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The print version will be live very soon on Amazon! (Or order now via CreateSpace)

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An Interview with Tara Owens on How Writers Care for Their Souls

What does soul care look like for writers?

What is the most important aspect of a writer’s career?

These are just a few of the questions I was fortunate enough to ask author and spiritual director Tara Owens when our paths crossed. We sat down for a 40-minute chat in a Barnes and Noble  (Note: the background music is loud but not overpowering, and I’ll happily send the file to anyone who can help remove it!). We also spent a little time discussing my new book, Write, Without Crushing Your Soul: Sustainable Publishing and Freelancing, which releases November 10th and is available for a $1.99 pre-order until then.

Enjoy the interview!

Listen on SoundCloud or the direct file

Order the eBook version of
Write without Crushing Your Soul for just $3.99 today.

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About Tara Owens
Tara is a spiritual director and founder of Anam Cara Ministries, which is dedicated to the practice of soul friendship, of coming alongside in order to facilitate healing, wholeness, holiness and spiritual formation.  Check out her highly acclaimed book Embracing the Body. Reviewer Kristine Morris writes, “Through a gentle, compassionate exploration of our thoughts and feelings about our bodies, enhanced with exercises for reflection, Owens helps us to learn what it means to be at home in our own skin and sensitive to the body’s innate wisdom.”

I Tried Quiet Prayer Once and It Didn’t Work


How many things in life work great the first time around?

Is there anyone who can just pick up a worthwhile discipline or skill after reading a book and trying it once?

Can you learn to paint, knit, sew, or cook with one shot?

Can you remember the first time you tried to ride a bike? I was taking spills all over the school yard for weeks until I caught on and learned how to balance myself. I eventually spent hours riding down a small hill that would have been terrifying at first.

This past summer I started running regularly. I had been somewhat active in the winter by taking the occasional long walk, but running was a different animal altogether.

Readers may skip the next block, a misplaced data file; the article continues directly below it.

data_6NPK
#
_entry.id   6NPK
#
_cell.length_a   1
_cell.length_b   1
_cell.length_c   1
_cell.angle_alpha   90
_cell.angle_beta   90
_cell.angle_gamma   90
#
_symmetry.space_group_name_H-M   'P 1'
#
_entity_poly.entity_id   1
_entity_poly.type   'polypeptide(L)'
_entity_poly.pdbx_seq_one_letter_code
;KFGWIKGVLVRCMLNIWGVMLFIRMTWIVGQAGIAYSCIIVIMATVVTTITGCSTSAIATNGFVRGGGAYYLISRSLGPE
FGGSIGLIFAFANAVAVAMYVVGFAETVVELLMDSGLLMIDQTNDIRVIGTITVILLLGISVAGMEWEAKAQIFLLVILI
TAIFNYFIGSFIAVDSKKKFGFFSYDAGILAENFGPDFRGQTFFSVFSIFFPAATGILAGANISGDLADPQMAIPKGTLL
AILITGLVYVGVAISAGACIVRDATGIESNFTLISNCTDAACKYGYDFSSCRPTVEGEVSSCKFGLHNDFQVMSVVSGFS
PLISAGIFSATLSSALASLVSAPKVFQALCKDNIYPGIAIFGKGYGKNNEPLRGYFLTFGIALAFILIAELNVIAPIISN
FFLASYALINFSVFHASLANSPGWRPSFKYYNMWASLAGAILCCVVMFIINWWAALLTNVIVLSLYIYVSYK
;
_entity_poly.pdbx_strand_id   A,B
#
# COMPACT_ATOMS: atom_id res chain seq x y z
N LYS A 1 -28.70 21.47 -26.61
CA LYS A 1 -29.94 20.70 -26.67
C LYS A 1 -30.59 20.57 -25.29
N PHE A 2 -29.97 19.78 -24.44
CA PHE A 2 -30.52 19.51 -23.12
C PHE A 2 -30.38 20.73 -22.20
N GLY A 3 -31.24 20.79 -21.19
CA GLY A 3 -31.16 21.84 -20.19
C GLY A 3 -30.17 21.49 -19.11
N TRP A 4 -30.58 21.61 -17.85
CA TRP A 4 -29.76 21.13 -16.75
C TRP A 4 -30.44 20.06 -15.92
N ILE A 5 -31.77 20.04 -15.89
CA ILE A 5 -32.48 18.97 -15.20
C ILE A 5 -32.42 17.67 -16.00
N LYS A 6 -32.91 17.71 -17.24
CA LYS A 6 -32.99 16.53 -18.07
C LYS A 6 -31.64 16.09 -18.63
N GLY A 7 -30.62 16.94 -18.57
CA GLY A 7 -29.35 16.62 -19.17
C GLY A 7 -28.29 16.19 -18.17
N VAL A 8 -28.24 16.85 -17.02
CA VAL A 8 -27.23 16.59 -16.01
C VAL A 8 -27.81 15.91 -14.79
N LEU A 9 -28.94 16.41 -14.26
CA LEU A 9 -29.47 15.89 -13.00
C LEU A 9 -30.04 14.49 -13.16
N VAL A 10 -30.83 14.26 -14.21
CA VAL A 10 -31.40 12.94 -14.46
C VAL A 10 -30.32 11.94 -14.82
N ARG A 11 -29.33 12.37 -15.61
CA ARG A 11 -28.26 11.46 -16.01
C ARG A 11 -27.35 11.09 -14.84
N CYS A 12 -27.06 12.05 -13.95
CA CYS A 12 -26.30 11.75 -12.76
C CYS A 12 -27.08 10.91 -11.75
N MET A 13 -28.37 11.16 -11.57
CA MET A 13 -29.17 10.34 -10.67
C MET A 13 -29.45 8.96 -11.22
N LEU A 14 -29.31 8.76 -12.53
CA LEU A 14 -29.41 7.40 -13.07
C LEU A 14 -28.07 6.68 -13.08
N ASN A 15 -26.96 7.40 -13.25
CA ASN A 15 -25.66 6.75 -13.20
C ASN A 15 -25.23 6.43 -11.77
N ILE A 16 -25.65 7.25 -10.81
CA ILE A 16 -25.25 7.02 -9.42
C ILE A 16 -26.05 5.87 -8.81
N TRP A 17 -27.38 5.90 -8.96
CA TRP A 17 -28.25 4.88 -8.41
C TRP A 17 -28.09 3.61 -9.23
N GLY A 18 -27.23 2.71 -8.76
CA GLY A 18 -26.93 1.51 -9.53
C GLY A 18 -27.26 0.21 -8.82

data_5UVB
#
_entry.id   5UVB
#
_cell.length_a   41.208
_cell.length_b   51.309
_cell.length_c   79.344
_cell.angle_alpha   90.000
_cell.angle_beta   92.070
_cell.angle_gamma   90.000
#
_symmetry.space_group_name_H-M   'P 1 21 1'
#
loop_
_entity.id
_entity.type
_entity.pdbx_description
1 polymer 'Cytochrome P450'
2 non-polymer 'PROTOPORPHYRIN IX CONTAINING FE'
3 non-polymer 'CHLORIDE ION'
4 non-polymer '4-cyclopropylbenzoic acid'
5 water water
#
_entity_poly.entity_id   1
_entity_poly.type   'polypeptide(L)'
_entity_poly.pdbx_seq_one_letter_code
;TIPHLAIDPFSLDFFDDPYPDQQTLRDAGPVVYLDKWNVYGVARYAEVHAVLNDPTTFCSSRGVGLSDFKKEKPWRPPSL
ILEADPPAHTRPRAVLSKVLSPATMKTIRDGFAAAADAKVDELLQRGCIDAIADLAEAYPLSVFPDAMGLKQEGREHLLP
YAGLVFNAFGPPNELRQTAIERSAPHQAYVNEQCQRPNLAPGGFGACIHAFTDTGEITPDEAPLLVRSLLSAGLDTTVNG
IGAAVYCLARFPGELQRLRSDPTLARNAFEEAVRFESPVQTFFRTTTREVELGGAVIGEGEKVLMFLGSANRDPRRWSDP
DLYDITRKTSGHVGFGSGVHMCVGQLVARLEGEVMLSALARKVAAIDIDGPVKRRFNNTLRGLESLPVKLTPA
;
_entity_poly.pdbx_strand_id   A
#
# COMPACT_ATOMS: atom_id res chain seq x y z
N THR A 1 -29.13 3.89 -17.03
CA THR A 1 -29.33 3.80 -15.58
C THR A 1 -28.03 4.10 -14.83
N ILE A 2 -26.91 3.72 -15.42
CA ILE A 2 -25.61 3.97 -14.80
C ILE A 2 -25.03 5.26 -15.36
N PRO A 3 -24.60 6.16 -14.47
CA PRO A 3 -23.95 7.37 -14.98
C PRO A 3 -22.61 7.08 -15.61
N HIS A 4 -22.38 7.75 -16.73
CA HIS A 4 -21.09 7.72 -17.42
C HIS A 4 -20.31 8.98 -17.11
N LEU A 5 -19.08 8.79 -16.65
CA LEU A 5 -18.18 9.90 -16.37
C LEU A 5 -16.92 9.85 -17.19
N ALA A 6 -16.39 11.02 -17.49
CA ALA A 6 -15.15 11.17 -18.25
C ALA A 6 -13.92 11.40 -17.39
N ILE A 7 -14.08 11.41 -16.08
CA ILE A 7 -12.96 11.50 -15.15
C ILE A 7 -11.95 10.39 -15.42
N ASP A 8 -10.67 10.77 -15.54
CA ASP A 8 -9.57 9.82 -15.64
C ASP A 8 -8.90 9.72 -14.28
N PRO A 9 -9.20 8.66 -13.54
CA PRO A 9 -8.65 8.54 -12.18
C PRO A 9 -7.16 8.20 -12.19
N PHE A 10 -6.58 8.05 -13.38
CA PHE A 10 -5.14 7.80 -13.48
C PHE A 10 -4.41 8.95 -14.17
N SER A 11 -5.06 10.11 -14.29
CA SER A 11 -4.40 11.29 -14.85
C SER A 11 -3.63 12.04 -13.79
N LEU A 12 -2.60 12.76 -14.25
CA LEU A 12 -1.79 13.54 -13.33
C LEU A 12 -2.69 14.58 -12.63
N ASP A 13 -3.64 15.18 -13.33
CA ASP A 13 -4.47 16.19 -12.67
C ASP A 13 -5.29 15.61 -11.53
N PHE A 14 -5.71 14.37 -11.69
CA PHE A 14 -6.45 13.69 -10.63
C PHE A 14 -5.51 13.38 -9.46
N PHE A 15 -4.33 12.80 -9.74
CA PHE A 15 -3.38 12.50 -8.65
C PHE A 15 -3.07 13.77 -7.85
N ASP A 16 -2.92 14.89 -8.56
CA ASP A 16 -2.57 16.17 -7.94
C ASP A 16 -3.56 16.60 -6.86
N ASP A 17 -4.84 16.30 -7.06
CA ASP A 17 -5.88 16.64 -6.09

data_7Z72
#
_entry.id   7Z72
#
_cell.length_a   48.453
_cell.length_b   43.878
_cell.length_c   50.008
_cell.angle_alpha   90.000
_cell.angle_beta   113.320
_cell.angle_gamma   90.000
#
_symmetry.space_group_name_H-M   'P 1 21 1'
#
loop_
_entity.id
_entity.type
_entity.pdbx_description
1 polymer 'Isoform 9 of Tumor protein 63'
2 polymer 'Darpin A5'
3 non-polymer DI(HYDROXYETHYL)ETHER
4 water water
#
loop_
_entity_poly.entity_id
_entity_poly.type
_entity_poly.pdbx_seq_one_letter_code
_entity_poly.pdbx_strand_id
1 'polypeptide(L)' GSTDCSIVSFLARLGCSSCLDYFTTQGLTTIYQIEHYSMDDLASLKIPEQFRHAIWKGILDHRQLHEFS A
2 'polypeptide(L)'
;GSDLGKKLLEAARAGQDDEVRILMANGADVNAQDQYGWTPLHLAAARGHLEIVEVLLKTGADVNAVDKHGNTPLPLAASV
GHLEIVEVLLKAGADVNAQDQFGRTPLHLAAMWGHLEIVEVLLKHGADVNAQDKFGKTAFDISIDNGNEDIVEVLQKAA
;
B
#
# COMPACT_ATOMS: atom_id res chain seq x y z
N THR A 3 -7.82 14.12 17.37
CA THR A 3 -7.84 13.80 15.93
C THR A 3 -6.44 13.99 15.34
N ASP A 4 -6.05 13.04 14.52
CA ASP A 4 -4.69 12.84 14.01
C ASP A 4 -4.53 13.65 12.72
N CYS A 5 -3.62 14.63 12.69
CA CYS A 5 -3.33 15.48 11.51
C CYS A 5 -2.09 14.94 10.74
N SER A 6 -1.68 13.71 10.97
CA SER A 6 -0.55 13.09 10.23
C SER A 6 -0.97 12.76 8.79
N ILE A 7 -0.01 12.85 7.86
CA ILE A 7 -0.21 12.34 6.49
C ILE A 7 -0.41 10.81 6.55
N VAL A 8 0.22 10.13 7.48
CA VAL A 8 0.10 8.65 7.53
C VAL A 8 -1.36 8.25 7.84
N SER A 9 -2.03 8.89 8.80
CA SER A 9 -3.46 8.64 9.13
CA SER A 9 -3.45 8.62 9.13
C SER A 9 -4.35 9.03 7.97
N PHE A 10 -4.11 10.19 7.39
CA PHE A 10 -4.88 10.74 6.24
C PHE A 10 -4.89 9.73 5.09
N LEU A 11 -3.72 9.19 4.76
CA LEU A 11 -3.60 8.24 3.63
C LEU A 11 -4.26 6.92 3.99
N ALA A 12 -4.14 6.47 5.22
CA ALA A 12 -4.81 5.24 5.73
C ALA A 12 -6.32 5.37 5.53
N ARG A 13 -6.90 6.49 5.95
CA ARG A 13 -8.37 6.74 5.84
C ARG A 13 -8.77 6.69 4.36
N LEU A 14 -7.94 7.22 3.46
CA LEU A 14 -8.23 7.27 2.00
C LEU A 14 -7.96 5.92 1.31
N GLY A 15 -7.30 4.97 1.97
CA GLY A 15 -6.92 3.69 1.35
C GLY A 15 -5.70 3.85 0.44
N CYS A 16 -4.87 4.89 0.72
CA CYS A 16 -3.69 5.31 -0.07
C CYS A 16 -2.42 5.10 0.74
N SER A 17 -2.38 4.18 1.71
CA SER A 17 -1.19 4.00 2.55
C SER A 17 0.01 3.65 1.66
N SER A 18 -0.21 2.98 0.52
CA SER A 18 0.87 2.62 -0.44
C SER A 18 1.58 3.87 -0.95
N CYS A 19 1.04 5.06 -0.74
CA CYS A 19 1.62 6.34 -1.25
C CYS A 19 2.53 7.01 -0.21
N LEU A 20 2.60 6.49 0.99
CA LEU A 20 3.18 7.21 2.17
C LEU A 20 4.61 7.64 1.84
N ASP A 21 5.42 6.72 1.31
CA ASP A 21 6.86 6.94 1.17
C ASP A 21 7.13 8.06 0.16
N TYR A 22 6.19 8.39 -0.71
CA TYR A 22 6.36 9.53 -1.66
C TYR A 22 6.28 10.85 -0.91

I huffed and puffed, forcing my aching legs to keep going a little further before taking a walking break. My runs were something like 60% slogging along and 40% walking at first. I eventually started to run a little bit more evenly and started eliminating the walking breaks.

At a certain point around the middle of the summer, I realized that the first 25% of the run will just be miserable. I’ll start to find my stride about the mid-way point, and then the last 25% will require a bit of intention to keep my pace.

Finally, this September, I started to feel strong and confident during my runs. I didn’t even need headphones in order to play distracting music. Sure, the first bit of the run was still hard, and I had to be intentional about pushing myself to finish strong, but I finally reached a point where I felt strong and confident enough to run at a steady pace without slowing for a break.

If I had stopped running after the first day or even the first month, I would have told you that running is difficult and miserable and no one should ever try it.

If I stopped running today, I would genuinely miss it. It has proven an important way to start my day, and I have seen the benefits in my mental and physical health.

Over the past year, I’ve also taken my exploration of Christian prayer into a deeper pursuit of silence, waiting on God and letting God show up in whatever way God wants. There have been times when I’ve just watched my mind unwind with worry and rambling ideas. Other times I have experienced genuine peace and awareness of God’s love.

Then again, there are plenty of times when it has just felt like I sat by myself for 20 minutes repeating a word to myself like “beloved” or “peace.”

I have long practiced short stretches of silent prayer, say for about five minutes, at the end of my daily Examen. I’ve also meditated on scripture. This pursuit of God through silence and waiting is really, really biblical since the Psalms constantly tell us to wait on the Lord. However, I feel like I’ve been trained to demand.

I’m a recovering anxious American evangelical who loves quick fixes and spiritual growth charts.

Silent prayer feels like: I want my gold star for praying, Jesus. You’ve got 20 minutes to pay up…

This journey into silence is not easy for me. My mind is rowdy and difficult to tame.

I find myself slipping back into bad habits, comparing myself to others and wanting what God hasn’t given to me. Contentment and faith gives way to envy, greed, and discouragement as I look at all of the other people who appear to have it together.

I keep reminding myself of that runner who huffed and puffed along the bike path a few months ago who could barely string together 20 minutes of sustained running. That guy felt so weak and pathetic. He didn’t see how things could get better.

Honestly? I never saw things get better. The improvement in my running was so gradual that I couldn’t see it happen. I couldn’t control it.

My growth as a writer was like that too. Suddenly, one day I started writing markedly better manuscripts compared to the drivel I used to submit to my editor. Yes, there are always revisions, but the process is less painful.

I’ll be the first to tell you that prayer isn’t quite as difficult as it used to be. I can now sit for twenty minutes in a row with a relatively focused mind. Sometimes I sense God moving, and sometimes my mind does all of the heavy lifting.